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Swinging London | Image courtesy of the Fashion and Textile Museum ©

Swinging London at the Fashion & Textile Museum

This spring, London’s Fashion and Textile Museum is hosting a carefully curated exhibition showcasing early examples of Sir Terence Conran and Dame Mary Quant’s designs. Available to view until June, the Swinging London: A Lifestyle Revolution exhibition provides an all-encompassing look at the Chelsea Set’s influence in London from 1948 to 1972.

Primarily linked through Sir Terence’s friendship with Dame Mary’s husband, Alexander Plunkett-Greene, the duo formed an integral part of London’s Chelsea Set and began creating affordable design for the masses. Documenting the rise of Quant and Conran within the UK, the exhibition also explores how, when Quant opened her London boutique Bazaar in 1955, Conran designed the store’s interior. In turn, on the opening of the first Habitat store in 1964, Quant designed the staff uniforms.


Swinging London | Image courtesy of the Fashion and Textile Museum ©


Showcasing early designs such as Conran’s Cone Chair and Quant’s iconic Banana Split Dress, the exhibition also includes rare examples of the avant-garde designers, artists and intellectuals who worked alongside them, including the sculptor Eduardo Paolozzi and the designers Bernard and Laura Ashley.

To find out a little more about the motivation behind the exhibition, we caught up with Geoff Rayner and Richard Chamberlain, whose private collection makes up the exhibition’s content, and the Fashion and Textile Museum’s Curator and Head of Exhibitions, Dennis Nothdruft.


Why this exhibition? Why now?

The exhibition ‘Swinging London’, and the book accompanying it, is something we have been interested in since the early 2000s. Our initial interest was in Sir Terence Conran and his work in the 1950s, early 1960s and its impact on British lifestyle and culture.

During our research we became aware of the complex relationships within the circle of designers and artists that Sir Terence was central to as a young man, especially his relationship with his old school friend Alexander Plunket-Greene and Plunket-Greene’s wife, the fashion designer Dame Mary Quant. To cut a long story short, we realized we were in fact dealing with what was known at the time as the ‘Chelsea Set’, which subsequently became known in the 1960s as ‘Pop’ culture and possibly even more significantly as ‘Swinging London’.

The timing of this exhibition and book is purely accidental but fortuitous, in as much as the Victoria and Albert Museum is holding a retrospective of Mary Quant’s work, which begins in April this year. Both Conran and Quant were in fact the two central pivots around which the ‘Chelsea Set’, and a little later ‘Swinging London’, evolved.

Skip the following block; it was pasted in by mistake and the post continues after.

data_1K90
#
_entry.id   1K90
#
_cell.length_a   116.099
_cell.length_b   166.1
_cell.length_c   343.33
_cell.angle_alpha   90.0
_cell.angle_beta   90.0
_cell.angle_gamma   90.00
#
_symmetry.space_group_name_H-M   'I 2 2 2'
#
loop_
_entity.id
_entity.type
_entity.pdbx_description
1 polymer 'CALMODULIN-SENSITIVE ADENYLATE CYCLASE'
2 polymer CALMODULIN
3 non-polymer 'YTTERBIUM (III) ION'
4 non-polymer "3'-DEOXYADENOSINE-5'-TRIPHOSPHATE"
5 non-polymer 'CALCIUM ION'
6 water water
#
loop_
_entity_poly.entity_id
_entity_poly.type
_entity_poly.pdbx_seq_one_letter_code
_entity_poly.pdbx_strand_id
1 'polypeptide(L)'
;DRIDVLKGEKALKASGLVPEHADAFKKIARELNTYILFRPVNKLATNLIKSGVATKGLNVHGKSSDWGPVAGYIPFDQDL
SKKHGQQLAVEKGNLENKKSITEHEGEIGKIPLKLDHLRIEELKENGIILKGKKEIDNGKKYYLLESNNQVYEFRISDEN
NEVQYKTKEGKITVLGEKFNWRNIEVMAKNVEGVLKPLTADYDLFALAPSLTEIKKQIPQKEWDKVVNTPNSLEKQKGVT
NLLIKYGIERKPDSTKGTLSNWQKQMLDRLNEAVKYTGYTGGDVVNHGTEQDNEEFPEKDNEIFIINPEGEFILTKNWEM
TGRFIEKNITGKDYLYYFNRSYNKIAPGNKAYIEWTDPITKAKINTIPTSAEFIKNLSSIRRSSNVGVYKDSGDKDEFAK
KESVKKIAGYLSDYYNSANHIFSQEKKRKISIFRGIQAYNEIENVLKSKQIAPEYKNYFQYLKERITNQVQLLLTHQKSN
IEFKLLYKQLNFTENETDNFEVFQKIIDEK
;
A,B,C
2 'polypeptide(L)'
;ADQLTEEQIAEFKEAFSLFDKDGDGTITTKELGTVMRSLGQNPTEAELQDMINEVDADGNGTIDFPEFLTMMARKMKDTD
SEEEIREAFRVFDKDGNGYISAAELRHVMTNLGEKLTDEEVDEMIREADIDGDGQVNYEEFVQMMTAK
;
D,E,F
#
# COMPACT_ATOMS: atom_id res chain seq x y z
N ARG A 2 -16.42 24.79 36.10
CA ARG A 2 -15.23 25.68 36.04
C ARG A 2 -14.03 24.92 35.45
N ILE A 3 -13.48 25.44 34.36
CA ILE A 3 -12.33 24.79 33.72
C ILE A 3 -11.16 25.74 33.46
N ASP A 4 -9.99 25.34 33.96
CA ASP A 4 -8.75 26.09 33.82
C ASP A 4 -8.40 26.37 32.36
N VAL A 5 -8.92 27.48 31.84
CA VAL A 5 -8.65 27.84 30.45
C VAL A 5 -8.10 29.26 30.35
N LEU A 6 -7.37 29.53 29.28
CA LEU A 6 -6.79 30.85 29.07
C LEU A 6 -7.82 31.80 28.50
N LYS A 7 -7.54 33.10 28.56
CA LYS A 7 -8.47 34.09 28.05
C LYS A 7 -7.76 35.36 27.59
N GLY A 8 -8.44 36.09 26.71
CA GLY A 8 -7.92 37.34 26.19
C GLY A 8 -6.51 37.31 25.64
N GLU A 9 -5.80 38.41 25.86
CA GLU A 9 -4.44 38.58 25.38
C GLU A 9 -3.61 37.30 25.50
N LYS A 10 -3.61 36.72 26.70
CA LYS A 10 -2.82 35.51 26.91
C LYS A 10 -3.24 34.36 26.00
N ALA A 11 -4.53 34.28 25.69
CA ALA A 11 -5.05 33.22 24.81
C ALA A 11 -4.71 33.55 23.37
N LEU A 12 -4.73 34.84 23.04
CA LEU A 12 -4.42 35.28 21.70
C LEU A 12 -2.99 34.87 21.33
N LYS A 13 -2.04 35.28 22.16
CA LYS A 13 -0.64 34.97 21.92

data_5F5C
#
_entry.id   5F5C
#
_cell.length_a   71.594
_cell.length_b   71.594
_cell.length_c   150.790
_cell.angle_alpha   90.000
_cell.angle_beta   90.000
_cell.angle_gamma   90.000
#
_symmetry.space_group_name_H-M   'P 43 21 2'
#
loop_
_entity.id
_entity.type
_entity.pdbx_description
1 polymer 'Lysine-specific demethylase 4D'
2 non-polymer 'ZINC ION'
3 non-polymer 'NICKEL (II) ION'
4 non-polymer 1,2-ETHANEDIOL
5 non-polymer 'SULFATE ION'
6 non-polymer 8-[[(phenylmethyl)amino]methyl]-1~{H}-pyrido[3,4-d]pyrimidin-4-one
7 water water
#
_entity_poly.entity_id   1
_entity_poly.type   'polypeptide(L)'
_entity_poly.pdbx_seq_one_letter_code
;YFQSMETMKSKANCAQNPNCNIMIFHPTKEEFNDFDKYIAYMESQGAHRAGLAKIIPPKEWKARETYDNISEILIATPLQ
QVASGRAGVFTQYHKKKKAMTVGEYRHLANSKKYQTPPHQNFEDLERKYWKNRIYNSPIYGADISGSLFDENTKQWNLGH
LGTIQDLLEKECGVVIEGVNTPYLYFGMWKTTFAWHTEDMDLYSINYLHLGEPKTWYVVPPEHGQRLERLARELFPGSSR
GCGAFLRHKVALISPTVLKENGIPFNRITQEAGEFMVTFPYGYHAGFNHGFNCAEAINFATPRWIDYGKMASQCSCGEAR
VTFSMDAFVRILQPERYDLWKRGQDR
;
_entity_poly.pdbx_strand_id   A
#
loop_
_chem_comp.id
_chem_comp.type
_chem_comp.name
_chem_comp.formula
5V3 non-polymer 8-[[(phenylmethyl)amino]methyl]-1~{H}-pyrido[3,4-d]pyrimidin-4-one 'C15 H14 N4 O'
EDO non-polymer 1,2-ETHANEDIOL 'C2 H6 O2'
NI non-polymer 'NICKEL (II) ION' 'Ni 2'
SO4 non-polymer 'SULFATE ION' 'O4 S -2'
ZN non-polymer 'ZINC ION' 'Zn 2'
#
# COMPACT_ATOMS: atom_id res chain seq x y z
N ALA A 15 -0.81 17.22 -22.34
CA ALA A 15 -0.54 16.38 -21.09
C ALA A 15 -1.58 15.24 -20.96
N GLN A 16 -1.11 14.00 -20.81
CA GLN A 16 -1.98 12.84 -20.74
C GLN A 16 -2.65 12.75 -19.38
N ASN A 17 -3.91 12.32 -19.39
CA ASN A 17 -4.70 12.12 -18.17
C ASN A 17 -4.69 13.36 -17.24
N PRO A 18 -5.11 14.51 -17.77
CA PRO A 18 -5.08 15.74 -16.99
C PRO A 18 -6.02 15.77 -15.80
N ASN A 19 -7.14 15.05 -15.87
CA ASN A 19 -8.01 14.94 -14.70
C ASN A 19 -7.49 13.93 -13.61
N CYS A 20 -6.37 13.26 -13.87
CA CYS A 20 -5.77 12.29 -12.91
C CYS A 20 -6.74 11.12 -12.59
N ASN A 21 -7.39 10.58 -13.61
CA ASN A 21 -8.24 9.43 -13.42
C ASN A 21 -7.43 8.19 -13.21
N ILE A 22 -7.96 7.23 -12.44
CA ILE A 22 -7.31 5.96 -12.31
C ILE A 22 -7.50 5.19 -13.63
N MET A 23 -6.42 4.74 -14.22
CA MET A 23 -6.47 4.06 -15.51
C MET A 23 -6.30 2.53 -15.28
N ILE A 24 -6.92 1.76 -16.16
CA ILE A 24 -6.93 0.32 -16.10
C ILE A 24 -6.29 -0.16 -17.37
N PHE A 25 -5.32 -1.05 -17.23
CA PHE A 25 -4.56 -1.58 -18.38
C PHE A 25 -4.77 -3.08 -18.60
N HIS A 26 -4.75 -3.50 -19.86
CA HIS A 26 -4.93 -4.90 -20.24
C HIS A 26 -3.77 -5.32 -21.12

Swinging London | Image courtesy of the Fashion and Textile Museum ©

What produced these set of radical individuals? Why did they appear to be concentrated in West London?

The emergence of the so called ‘Youth Quake’ in 1955-1956 gave tangible expression to the dissatisfaction which had been steadily growing amongst the young since the end of the Second World War. A proto ‘Pop’ culture had initially evolved in the early post-war years among a loosely knit group of radical young architects, designers, artists, musicians and ‘arty’ dilettantes who mainly lived and worked in and around the environs of Chelsea, then a somewhat faded and passé bohemian area of London. Both Terence Conran and Mary Quant were leading members of this group, which became popularly known as the ‘Chelsea Set’.


The term ‘Swinging London’ is often (and sometimes undeservedly) recycled, why was 1948 – 1972 so special?

It is defined initially by Conran leaving school in 1948 and commencing his studies as a textile designer at London’s Central School of Arts and Crafts, where he met and made influential friends with such as the sculptor and designer Eduardo Paolozzi.  The story then follows his career and that of his friends Mary Quant and Alexander Plunket-Greene, as well as the fellow travellers they met along the way, such as Bernard and Laura Ashley, through to the end of the 1960s.


Swinging London, including work by Eduardo Paolozzi and Gio Ponti | Image courtesy of the Fashion and Textile Museum ©

Swinging London, including work by Eduardo Paolozzi and Gio Ponti | Image courtesy of the Fashion and Textile Museum ©

Why was it important to bring fashion and interior design together for this exhibition? What is it about their relationship that interested you?

It can be extremely artificial to extract one thread from a period and to follow it doggedly through to a conclusion. The exhibition and the book are attempts to give a more rounded picture of the era in which Conran’s multiple interests, from coffee bars and restaurants to armchairs and textiles, are shown in the context of the work, for instance, of Mary Quant. The principal protagonists of the story were largely polymaths whose curiosity took them into many areas of activity.


To you, what is it about Sir Terence’s early designs that make them so enduringly iconic?

Sir Terence’s early designs are imbued with an exhilaration, which still conveys a freshness, pleasure and obvious enthusiasm for life.


London is still a hugely important creative centre, what excites you most about contemporary London and design?

London is an engine of creativity.  I think that is what is most exciting – the energy that keeps London moving and challenging.  You can feel it in the streets; a city fizzing with new designs, new ideas.


The Swinging London: A Lifestyle Revolution will be available to view at London’s Fashion and Textile Museum from 8th February until the 2nd June 2019. Find out more here.